Gender-based Price Discrimination

The Pink Tax refers to the extra cost added to goods that are targeted towards women. Named for the color traditionally used to market products to women, the Pink Tax primarily affects personal hygienic products like razors, hair products, and other beauty products. While these products don’t need to be gendered, marketers tend to target these products based on gender and upcharge women for similar or the same products. Brands have also been known to limit the product size for women in a strategy called ‘pink it or shrink it’. When analyzing products such as deodorant, razors, body wash, and shaving cream, women pay on average 13% more for comparable products. For example women’s shampoo and conditioner costs on average $8.34 while men’s shampoo and conditioner costs on average $5.63.  

Even more troubling is the sales tax which is placed on feminine hygiene products such as tampons and pads. Currently 27 out of 50 states categorize feminine hygiene products as “unnecessary” and therefore they are subject to sales tax. These states profit an estimated $120 million annually off of feminine hygiene products. Thankfully, as of April 2020, Washington state has made laws exempting period products from sales tax. While the tax on feminine hygiene products is a real tax versus the pink tax which is a label for a marketing ploy, both serve as examples of how women face pricing descrimination.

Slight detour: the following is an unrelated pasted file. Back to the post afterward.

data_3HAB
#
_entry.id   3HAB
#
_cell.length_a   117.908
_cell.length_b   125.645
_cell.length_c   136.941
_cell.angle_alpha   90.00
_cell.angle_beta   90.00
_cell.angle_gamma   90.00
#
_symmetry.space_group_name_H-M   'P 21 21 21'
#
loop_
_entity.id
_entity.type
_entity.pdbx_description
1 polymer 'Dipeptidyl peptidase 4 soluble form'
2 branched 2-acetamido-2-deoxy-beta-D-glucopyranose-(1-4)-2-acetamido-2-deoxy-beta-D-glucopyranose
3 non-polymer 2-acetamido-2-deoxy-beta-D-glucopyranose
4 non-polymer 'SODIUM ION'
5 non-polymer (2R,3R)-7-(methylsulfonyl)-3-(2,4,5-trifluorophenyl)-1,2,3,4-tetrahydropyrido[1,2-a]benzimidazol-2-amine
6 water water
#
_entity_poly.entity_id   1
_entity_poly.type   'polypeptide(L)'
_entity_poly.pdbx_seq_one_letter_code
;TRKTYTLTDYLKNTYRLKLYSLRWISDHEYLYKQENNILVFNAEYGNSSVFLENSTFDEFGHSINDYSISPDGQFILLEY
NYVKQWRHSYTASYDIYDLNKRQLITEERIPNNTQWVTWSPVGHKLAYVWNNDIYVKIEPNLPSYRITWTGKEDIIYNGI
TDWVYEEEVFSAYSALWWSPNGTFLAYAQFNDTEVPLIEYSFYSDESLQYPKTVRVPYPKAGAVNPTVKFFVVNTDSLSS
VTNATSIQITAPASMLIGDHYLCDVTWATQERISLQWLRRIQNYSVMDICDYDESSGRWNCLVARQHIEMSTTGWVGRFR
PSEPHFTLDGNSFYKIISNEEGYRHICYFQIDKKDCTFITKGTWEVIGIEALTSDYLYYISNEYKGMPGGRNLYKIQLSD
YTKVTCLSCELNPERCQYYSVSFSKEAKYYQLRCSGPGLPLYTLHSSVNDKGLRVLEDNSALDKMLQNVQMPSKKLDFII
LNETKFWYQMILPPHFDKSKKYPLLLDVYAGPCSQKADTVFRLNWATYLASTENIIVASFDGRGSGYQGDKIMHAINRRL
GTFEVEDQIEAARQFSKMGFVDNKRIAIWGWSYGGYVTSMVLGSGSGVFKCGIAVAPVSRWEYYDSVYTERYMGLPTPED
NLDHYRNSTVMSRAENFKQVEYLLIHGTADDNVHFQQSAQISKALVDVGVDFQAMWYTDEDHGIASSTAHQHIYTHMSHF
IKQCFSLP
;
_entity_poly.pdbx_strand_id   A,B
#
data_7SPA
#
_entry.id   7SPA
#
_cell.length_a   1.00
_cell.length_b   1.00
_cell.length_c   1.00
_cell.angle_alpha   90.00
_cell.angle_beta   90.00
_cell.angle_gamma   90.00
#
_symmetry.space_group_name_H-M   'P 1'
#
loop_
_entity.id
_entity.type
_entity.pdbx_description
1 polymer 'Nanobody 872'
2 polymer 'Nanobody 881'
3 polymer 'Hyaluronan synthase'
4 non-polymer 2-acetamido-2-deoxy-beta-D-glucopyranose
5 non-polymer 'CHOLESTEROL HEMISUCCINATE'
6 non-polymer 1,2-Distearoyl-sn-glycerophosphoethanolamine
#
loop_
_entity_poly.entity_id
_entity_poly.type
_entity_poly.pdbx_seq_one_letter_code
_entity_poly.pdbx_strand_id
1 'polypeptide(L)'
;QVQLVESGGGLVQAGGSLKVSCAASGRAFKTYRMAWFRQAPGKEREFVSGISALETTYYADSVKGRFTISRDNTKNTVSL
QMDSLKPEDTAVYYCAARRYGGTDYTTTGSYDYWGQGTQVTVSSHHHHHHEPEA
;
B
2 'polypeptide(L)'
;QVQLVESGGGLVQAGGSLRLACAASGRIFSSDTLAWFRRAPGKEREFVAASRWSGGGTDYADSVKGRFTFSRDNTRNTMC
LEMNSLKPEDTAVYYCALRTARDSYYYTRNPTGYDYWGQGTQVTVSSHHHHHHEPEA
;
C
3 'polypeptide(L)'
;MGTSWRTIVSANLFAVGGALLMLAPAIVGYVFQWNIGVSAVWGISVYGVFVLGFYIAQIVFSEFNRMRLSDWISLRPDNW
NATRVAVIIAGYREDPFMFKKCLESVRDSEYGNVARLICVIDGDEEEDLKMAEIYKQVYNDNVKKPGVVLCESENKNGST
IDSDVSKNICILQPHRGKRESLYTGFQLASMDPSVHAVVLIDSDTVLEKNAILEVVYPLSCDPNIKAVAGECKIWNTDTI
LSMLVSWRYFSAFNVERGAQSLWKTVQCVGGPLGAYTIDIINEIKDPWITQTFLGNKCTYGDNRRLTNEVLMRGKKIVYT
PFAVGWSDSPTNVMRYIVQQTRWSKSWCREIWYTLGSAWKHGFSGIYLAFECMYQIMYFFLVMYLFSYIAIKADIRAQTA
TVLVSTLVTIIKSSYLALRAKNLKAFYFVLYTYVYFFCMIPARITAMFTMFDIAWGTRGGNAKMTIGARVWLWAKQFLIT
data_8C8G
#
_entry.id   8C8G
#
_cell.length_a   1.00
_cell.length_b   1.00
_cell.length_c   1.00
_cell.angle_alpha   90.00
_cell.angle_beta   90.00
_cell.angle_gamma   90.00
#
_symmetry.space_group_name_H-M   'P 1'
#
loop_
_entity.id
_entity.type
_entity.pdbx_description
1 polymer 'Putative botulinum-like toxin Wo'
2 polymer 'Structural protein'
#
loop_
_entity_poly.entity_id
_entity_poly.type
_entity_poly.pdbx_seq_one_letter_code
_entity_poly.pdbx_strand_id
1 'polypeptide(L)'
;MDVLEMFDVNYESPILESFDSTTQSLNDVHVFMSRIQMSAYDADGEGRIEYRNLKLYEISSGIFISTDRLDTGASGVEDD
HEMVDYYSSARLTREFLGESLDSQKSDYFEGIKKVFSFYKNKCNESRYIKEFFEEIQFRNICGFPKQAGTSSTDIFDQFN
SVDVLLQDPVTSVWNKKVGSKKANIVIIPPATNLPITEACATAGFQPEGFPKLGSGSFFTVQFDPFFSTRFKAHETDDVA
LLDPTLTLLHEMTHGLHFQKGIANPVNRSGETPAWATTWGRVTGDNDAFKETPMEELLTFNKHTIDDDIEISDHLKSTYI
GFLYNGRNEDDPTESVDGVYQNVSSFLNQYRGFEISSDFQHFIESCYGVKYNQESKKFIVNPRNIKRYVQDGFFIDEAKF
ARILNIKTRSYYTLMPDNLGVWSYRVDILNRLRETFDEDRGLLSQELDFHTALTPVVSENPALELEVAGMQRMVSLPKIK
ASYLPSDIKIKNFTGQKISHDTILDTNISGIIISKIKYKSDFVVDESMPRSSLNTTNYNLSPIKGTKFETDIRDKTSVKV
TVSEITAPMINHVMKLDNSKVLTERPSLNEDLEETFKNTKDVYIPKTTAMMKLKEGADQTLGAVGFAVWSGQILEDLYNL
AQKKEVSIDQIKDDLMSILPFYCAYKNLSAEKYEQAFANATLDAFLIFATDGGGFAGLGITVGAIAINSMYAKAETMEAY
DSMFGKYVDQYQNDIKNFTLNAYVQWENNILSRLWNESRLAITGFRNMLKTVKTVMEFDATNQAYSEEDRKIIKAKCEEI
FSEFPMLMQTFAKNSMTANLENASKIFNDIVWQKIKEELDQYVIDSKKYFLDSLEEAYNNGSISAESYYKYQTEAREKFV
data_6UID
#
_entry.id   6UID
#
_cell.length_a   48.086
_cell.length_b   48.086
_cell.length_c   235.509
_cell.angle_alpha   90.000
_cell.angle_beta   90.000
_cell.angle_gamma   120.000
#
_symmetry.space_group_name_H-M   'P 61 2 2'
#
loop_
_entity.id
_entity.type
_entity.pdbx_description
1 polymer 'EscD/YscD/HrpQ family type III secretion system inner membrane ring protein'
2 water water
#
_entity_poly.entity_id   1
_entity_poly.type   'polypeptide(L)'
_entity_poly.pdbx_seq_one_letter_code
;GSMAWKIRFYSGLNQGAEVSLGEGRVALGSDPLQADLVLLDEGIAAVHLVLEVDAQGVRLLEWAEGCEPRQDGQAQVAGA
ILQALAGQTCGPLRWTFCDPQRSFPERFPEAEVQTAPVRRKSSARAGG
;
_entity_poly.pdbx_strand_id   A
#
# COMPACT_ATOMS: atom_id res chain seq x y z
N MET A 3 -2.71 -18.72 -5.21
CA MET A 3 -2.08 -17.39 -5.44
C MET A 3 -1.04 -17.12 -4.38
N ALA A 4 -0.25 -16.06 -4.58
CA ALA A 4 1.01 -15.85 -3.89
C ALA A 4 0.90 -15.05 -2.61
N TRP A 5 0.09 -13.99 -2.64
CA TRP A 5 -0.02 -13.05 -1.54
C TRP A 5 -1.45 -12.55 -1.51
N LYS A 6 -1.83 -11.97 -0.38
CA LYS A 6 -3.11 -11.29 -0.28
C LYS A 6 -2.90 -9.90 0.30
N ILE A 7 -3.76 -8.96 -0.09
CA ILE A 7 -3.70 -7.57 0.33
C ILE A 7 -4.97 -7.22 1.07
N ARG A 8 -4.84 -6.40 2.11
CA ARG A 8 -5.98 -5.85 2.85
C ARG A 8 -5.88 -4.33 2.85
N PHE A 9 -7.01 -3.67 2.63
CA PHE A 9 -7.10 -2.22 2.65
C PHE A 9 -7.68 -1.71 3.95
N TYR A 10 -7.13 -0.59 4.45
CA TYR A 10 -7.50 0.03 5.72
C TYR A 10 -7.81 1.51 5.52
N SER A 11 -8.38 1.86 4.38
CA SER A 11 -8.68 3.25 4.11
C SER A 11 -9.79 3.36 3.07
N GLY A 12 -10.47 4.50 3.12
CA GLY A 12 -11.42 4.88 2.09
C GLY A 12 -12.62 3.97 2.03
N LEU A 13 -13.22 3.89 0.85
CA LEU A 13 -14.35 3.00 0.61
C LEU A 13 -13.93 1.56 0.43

Gender-based price discrimination is particularly concerning when considering that women are still paid on average $0.82 for each dollar a man makes. In 2020, New York city took action to end gender-based price discrimination through “prohibiting charging different prices for goods or services that are “substantially similar” but are marketed to different genders.” My hope is that one day Washington will follow New York’s lead and outlaw inequitable pricing.

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